I've been excited about the Franklin Road Race for a few weeks. A long, flat course probably suits me better than most courses, and the Franklin course was just that! In addition, the race was promoted by my friends from Celerity Cycling who live just a hop across the Monitor Merrimac Memorial Bridge Tunnel Roadway Pavement Traffic Jam.
Regrettably, I couldn't partake in the Franklin Omnium, which featured a flat TT and a crit on Saturday, due to my participation in the MABRA Monument Giro di Coppi. Still, I could bank on a weekend of extreme leg-hurtingness with the level of competition present at the Franklin Road Race.
Despite a substantially smaller field turnout than the Giro di Coppi, the Franklin Road Race proved to be chalk full of strong competitors. The usual Southern VA fast guys were there like Marc Warner, Walker Owen, Dan Netzer, sleep-deprived Frank Cundiff, and oh-my-god Evan Fader! There were a number of D20 based riders as well, namely the Kelly Benefits Strategy squad, Dave Fuentes, and Justin 'Mach' Mauch.
The race began in earnest, with the full Kelly team stepping up and dictating the race. With the wind and flat terrain, attacks became such a show of power that the peleton was quickly blown up. I did a lot of early work rotating through to keep the pace high enough to discourage Kelly from sending people up the road, but this would prove foolish.
Paul Ward took off about midway through the race on a solo voyage, joined by no one. We let him roll away into the horizon and the pack started to picnic, share stories, and follow Blair Berbet, who was more interested in eating a powerbar than riding quickly. I was getting impatient, as I knew that Paul was a fast dude that shouldn't be given too large of a leash. Coming around a corner, my new found momentum from Minnesota gapped the field. I looked back at the group and saw no reaction to my sudden lead. I got out of the saddle and gave the bike a wag. Still no reaction. I started to give it the beans. STILL no reaction. I was something like 30-35 miles from the finish, WELL outside of my ideal range of 150 meters to give a race winning move, but decided to throw the chips on the table and hope for something good to happen.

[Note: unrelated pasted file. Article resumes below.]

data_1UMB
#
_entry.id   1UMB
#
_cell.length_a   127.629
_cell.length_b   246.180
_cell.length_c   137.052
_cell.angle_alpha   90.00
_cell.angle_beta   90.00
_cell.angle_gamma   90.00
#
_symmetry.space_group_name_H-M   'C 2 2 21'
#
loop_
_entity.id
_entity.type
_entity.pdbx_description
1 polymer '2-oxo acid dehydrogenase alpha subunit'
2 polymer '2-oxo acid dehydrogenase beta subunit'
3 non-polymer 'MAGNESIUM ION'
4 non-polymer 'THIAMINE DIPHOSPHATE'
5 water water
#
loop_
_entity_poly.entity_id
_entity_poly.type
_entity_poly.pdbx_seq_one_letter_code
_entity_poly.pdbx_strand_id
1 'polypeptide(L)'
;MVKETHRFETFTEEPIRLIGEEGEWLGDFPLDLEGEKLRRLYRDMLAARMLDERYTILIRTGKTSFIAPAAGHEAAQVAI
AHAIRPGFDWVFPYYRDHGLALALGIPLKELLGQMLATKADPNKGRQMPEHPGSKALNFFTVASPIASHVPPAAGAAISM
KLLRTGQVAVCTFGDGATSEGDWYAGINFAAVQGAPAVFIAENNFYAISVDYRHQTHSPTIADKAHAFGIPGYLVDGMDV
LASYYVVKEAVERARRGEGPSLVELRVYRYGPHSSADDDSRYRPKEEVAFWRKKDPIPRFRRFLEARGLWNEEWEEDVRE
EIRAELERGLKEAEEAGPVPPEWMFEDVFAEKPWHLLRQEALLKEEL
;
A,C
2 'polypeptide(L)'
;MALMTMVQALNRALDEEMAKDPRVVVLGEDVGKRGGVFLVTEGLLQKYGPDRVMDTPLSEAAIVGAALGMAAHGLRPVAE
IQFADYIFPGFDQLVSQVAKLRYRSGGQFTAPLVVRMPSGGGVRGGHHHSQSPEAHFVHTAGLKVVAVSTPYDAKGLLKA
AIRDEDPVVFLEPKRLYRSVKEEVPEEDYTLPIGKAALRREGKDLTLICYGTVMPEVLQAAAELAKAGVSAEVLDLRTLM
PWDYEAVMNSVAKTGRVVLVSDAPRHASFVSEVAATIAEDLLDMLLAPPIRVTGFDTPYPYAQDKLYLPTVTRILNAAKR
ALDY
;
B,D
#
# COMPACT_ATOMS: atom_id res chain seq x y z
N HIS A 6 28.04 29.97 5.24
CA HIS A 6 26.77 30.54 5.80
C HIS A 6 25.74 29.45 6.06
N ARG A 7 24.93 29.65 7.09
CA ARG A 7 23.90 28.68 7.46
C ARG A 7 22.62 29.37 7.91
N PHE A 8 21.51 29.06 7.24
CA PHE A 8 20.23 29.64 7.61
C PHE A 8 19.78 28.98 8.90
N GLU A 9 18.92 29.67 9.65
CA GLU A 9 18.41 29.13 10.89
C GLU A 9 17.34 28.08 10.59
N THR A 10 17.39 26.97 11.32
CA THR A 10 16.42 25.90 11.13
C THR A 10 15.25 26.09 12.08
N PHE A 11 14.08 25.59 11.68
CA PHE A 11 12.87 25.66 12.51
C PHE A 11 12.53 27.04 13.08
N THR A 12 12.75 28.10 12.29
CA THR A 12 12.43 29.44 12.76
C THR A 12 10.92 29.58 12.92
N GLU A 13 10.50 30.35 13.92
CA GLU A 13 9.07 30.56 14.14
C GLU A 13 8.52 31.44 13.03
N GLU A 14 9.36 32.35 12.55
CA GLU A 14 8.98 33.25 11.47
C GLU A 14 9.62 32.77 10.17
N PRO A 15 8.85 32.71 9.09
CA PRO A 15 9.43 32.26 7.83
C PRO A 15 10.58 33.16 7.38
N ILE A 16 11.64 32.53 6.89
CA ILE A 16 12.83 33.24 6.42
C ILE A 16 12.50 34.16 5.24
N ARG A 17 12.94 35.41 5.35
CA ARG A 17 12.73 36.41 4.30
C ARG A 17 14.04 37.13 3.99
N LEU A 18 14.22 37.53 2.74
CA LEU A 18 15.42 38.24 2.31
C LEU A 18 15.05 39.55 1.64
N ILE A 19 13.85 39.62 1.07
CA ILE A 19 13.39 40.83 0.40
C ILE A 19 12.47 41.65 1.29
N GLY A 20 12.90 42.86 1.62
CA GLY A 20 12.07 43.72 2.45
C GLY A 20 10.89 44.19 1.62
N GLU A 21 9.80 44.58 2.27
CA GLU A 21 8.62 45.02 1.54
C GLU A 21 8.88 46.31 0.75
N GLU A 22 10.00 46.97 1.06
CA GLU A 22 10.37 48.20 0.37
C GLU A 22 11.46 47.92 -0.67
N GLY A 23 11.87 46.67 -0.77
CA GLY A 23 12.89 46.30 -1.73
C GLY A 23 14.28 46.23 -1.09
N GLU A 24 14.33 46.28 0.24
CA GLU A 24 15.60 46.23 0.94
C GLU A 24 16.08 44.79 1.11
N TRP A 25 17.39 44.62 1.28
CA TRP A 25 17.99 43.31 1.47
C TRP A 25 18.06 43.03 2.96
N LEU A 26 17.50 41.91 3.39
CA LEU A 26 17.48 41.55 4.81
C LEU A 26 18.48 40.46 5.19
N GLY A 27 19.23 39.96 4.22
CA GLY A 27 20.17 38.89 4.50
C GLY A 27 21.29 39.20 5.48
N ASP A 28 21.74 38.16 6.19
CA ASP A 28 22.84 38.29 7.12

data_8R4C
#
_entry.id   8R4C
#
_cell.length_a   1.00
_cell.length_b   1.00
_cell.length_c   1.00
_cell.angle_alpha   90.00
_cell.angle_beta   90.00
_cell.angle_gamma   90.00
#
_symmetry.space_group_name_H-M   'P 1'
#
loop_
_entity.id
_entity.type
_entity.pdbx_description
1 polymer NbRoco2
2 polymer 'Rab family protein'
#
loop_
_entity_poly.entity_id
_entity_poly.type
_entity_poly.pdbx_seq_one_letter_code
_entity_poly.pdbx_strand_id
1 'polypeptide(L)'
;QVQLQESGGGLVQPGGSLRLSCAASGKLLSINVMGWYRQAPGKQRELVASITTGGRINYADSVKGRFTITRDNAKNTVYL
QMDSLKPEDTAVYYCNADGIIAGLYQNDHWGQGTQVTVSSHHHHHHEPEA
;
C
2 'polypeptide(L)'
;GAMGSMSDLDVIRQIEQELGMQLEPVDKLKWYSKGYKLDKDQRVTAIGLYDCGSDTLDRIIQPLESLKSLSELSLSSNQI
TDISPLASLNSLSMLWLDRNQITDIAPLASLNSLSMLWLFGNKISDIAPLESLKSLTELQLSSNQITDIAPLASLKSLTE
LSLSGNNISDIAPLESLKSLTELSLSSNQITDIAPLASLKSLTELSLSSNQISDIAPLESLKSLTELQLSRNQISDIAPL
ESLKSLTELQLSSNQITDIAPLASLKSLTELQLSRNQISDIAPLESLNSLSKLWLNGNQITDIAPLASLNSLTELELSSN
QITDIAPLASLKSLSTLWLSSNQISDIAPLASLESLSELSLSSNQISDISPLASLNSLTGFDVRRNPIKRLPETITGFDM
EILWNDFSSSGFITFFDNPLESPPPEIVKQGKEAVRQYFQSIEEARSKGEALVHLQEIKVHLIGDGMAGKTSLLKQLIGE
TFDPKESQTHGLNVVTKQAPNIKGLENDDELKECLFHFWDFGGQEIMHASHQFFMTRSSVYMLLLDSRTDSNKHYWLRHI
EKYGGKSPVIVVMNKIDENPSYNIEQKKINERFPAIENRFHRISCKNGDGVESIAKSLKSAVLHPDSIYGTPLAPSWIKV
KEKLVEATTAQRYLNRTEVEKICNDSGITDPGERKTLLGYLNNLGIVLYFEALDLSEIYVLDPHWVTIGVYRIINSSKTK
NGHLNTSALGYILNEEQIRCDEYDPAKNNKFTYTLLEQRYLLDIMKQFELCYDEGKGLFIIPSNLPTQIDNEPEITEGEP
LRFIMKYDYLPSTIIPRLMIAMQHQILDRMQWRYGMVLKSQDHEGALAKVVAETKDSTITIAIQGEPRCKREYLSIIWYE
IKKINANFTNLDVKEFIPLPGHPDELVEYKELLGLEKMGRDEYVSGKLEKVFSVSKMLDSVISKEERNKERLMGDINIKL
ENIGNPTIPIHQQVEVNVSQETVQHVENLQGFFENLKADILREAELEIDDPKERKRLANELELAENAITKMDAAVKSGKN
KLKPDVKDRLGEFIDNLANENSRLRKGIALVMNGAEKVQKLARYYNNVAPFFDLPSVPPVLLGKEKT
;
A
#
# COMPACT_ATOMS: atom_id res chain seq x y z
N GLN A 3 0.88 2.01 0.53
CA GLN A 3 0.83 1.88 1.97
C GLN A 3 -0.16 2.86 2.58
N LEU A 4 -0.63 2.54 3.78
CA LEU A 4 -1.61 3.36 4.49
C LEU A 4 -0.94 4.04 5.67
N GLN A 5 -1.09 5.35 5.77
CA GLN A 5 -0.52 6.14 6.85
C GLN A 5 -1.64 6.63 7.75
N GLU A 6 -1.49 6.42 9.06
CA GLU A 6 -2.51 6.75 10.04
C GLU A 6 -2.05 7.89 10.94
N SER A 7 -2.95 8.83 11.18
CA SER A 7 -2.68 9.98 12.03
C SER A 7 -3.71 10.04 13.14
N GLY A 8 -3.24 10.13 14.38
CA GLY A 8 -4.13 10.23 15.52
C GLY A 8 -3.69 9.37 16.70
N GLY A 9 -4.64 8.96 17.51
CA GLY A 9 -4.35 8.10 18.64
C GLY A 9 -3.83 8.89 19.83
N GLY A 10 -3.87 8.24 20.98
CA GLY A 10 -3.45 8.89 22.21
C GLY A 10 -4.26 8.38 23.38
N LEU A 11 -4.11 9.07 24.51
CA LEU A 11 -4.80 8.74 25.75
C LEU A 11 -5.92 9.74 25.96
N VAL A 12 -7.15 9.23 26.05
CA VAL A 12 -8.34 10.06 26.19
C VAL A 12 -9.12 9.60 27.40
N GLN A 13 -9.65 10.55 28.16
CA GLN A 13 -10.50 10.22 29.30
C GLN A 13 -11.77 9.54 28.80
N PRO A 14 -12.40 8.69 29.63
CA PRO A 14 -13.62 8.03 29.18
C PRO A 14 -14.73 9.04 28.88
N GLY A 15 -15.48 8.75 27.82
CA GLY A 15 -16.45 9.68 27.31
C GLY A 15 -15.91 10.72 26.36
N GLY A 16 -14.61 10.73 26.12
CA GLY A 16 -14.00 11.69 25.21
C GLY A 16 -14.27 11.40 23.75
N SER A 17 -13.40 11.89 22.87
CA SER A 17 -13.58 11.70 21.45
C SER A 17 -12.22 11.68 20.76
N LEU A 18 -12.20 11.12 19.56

Maybe the terrain suited me so well that the pack wouldn't have enough gas to catch me? Maybe at this range they would accidentally give me too much time and I'd finish well! All sorts of ideas were rolling through my head, but I was too busy listening to my heart: today was my turn to do the stupid solo move. Onward I journeyed along the cornfields of Franklin.
Almost precisely 20 minutes after I departed the peleton, I caught up with Paul Ward. I didn't pause at his back wheel, I immediately came around him and got up on the hoods to give him a 'Cadillac draft.' Poor guy had been solo for something like half an hour longer than me! The race personelle driving alongside Paul gave us the splits: 90 seconds to the peleton, SIXTY SECONDS TO THE LEADER.
"I thought you were first place!" I said
"No, Ben Frederick is still up the road," replied Paul.
No wonder I was let go. When Paul took off from the pack about an hour earlier, I didn't realize he was in pursuit. I had just spent a LONG time riding up to what I thought was 1st place, only to discover that there was another 60 second gap to close.